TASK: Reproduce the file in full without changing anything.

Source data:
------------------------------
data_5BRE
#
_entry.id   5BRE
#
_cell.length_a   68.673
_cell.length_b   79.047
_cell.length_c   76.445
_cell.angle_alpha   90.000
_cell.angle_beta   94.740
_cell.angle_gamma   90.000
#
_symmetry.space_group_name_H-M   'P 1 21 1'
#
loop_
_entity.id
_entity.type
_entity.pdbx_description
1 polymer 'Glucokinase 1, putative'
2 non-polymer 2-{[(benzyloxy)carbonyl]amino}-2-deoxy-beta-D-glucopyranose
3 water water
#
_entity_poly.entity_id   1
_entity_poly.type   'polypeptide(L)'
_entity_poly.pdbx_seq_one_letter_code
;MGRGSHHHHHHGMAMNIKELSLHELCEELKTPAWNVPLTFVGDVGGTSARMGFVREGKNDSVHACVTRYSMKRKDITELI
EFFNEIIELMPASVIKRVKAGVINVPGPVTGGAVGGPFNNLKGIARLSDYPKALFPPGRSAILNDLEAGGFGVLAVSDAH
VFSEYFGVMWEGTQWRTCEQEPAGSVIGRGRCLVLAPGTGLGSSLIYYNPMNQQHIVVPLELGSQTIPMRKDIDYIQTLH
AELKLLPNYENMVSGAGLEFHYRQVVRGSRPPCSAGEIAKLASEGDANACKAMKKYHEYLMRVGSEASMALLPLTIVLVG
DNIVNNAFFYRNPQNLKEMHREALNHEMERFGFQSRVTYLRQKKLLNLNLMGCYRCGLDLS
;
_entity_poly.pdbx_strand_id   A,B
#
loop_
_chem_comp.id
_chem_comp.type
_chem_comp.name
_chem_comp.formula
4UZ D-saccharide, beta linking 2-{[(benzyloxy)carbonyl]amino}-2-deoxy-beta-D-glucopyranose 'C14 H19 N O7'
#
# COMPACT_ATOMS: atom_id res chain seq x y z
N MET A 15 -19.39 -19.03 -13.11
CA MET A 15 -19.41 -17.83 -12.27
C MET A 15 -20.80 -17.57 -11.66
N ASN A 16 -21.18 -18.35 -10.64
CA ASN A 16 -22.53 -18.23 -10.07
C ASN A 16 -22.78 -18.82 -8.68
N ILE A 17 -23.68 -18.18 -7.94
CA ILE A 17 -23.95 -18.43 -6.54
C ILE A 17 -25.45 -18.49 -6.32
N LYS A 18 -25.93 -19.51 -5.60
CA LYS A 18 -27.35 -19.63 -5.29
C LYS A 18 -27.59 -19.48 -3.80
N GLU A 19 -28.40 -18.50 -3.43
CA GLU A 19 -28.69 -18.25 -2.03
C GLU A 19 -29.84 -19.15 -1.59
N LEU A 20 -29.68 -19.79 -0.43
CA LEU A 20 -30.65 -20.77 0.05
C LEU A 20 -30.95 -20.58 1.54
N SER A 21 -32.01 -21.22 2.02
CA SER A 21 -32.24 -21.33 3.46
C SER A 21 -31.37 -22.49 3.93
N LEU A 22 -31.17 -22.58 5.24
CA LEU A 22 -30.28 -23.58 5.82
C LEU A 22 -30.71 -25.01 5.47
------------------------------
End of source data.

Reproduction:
data_5BRE
#
_entry.id   5BRE
#
_cell.length_a   68.673
_cell.length_b   79.047
_cell.length_c   76.445
_cell.angle_alpha   90.000
_cell.angle_beta   94.740
_cell.angle_gamma   90.000
#
_symmetry.space_group_name_H-M   'P 1 21 1'
#
loop_
_entity.id
_entity.type
_entity.pdbx_description
1 polymer 'Glucokinase 1, putative'
2 non-polymer 2-{[(benzyloxy)carbonyl]amino}-2-deoxy-beta-D-glucopyranose
3 water water
#
_entity_poly.entity_id   1
_entity_poly.type   'polypeptide(L)'
_entity_poly.pdbx_seq_one_letter_code
;MGRGSHHHHHHGMAMNIKELSLHELCEELKTPAWNVPLTFVGDVGGTSARMGFVREGKNDSVHACVTRYSMKRKDITELI
EFFNEIIELMPASVIKRVKAGVINVPGPVTGGAVGGPFNNLKGIARLSDYPKALFPPGRSAILNDLEAGGFGVLAVSDAH
VFSEYFGVMWEGTQWRTCEQEPAGSVIGRGRCLVLAPGTGLGSSLIYYNPMNQQHIVVPLELGSQTIPMRKDIDYIQTLH
AELKLLPNYENMVSGAGLEFHYRQVVRGSRPPCSAGEIAKLASEGDANACKAMKKYHEYLMRVGSEASMALLPLTIVLVG
DNIVNNAFFYRNPQNLKEMHREALNHEMERFGFQSRVTYLRQKKLLNLNLMGCYRCGLDLS
;
_entity_poly.pdbx_strand_id   A,B
#
loop_
_chem_comp.id
_chem_comp.type
_chem_comp.name
_chem_comp.formula
4UZ D-saccharide, beta linking 2-{[(benzyloxy)carbonyl]amino}-2-deoxy-beta-D-glucopyranose 'C14 H19 N O7'
#
# COMPACT_ATOMS: atom_id res chain seq x y z
N MET A 15 -19.39 -19.03 -13.11
CA MET A 15 -19.41 -17.83 -12.27
C MET A 15 -20.80 -17.57 -11.66
N ASN A 16 -21.18 -18.35 -10.64
CA ASN A 16 -22.53 -18.23 -10.07
C ASN A 16 -22.78 -18.82 -8.68
N ILE A 17 -23.68 -18.18 -7.94
CA ILE A 17 -23.95 -18.43 -6.54
C ILE A 17 -25.45 -18.49 -6.32
N LYS A 18 -25.93 -19.51 -5.60
CA LYS A 18 -27.35 -19.63 -5.29
C LYS A 18 -27.59 -19.48 -3.80
N GLU A 19 -28.40 -18.50 -3.43
CA GLU A 19 -28.69 -18.25 -2.03
C GLU A 19 -29.84 -19.15 -1.59
N LEU A 20 -29.68 -19.79 -0.43
CA LEU A 20 -30.65 -20.77 0.05
C LEU A 20 -30.95 -20.58 1.54
N SER A 21 -32.01 -21.22 2.02
CA SER A 21 -32.24 -21.33 3.46
C SER A 21 -31.37 -22.49 3.93
N LEU A 22 -31.17 -22.58 5.24
CA LEU A 22 -30.28 -23.58 5.82
C LEU A 22 -30.71 -25.01 5.47